At the center of the congressional ethics scandal that brought down an Ohio congressman Friday - a scandal which Democrats hope gives them control of Congress this fall - is a guy from Finneytown.
Neil G. Volz, 36, was a friend and top aide to U.S. Rep. Bob Ney - who ended up testifying against him. Volz' testimony helped build the case against Ney that led the central Ohio Republican to agree to plead guilty to two federal charges Friday.
After months of denying any wrongdoing, Ney admitted Friday he took a lavish golf trip to Scotland, free meals and other gifts in exchange for official favors.
He also admitted he encouraged Volz, his former chief of staff, to lobby his congressional office illegally after leaving his service.
Volz, who graduated from Finneytown High School in 1989, pleaded guilty May 8 to conspiracy in the widening ethics scandal surrounding disgraced Washington lobbyist Jack Abramoff. Volz admitted accepting gifts while working for Ney in exchange for favors, then lobbying Ney and offering the congressman gifts after leaving his office . . .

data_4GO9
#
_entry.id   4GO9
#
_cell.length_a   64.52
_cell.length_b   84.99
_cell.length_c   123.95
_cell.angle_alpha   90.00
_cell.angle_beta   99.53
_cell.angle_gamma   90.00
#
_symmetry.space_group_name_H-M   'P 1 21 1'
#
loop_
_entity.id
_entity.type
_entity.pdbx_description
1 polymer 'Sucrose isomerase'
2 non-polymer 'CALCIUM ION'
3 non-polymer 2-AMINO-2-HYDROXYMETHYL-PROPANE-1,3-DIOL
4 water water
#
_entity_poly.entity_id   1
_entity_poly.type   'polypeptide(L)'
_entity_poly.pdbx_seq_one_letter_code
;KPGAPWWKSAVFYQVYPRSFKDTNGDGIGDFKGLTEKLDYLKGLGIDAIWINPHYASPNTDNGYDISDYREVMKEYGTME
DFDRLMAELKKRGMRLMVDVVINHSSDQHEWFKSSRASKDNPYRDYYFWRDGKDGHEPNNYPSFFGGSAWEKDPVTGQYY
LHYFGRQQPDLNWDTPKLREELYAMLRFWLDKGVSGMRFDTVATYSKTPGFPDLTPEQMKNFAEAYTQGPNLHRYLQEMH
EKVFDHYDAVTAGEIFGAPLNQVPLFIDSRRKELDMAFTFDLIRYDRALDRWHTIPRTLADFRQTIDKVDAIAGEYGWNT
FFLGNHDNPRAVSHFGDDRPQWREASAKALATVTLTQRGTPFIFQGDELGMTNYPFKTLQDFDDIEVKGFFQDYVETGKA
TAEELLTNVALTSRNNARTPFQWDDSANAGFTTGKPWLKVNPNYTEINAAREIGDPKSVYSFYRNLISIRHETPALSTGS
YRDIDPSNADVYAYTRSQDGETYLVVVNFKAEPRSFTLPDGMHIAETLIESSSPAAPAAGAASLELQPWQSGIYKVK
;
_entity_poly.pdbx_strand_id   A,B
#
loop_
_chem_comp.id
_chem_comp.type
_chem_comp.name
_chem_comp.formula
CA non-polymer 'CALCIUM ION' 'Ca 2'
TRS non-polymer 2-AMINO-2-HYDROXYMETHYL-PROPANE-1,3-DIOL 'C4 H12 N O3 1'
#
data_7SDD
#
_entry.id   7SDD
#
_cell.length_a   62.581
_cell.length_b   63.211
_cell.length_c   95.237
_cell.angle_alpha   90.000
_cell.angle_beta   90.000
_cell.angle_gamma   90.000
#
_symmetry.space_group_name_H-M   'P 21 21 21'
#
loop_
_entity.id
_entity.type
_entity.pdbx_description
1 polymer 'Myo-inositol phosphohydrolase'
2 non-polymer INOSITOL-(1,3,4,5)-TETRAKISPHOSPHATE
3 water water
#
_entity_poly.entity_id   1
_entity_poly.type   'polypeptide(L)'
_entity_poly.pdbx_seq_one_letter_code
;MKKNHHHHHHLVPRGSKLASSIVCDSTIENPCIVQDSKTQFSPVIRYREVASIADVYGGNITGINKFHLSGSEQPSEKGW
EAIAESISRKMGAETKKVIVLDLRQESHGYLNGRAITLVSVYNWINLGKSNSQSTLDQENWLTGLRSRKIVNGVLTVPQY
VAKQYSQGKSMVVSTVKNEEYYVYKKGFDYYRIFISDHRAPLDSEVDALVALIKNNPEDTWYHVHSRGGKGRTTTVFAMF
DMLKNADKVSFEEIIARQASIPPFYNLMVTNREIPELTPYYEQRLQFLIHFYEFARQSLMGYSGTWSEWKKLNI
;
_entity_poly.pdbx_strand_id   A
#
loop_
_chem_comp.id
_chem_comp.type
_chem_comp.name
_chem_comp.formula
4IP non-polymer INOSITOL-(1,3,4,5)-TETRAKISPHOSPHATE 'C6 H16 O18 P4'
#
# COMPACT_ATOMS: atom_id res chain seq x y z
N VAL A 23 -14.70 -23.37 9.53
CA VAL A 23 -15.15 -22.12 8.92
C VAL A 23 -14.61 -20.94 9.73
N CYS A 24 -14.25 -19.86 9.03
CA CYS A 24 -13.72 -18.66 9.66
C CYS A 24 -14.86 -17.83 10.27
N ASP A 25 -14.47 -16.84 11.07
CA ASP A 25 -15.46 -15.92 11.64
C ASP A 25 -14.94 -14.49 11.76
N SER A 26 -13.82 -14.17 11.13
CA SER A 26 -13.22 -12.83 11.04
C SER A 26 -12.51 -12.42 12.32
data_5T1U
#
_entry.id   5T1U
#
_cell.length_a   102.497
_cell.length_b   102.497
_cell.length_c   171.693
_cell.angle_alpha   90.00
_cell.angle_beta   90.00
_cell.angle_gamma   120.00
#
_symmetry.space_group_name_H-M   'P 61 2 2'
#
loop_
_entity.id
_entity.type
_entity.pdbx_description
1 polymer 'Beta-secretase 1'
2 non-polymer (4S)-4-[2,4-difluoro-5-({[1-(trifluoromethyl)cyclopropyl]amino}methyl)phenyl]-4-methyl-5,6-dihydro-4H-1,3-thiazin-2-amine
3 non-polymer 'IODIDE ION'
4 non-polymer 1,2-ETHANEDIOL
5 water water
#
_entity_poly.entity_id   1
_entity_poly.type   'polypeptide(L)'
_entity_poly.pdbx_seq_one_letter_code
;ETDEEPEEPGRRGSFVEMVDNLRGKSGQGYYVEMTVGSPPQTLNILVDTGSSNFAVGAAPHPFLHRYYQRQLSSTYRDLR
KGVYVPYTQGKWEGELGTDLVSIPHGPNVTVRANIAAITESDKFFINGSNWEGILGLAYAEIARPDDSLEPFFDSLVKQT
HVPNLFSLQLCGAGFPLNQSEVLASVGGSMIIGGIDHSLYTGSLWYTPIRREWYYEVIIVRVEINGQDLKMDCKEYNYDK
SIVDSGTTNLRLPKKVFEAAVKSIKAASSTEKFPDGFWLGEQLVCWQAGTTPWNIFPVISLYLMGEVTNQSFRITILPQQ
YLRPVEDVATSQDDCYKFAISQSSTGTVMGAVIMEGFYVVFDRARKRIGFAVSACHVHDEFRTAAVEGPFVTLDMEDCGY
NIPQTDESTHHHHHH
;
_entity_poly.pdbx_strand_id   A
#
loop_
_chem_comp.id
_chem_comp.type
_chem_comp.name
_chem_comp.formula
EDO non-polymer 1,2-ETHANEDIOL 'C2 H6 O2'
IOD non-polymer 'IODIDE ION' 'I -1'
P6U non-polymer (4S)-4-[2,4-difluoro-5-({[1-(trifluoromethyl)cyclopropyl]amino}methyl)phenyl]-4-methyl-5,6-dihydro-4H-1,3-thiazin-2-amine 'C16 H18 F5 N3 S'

Shortly after leaving Ney's office, Volz traveled on a private jet to Scotland with Ney, Safavian, Ney's then-chief of staff William Heaton, Paul D. Vinovich, a lawyer for the House Administration Committee, and former Christian Coalition leader Ralph Reed.
He testified at Safavian's trial that these so-called "champions" were treated to rounds of drinks, golf, cigars, rooms at expensive hotels - much like he had been treated while he worked for Ney. Safavian was convicted June 21 of lying and obstructing justice related to the Scotland trip. Abramoff and two business associates also pleaded guilty to fraud and attempting to bribe Ney.
Legal observers say the effectiveness of Volz's testimony in the Safavian case is a strong indicator of the role he could have played in any trial against Ney, especially since Volz, his former staff member and confidant, is in a position to testify against him.
Stanley Brand, an ethics law expert, said Volz is a key piece of the puzzle.
"It wouldn't be the first time that an aide was used to get the principal," Brand said.
Volz left Barnes & Thornburg earlier this year after it became apparent he was going to be indicted by federal prosecutors.
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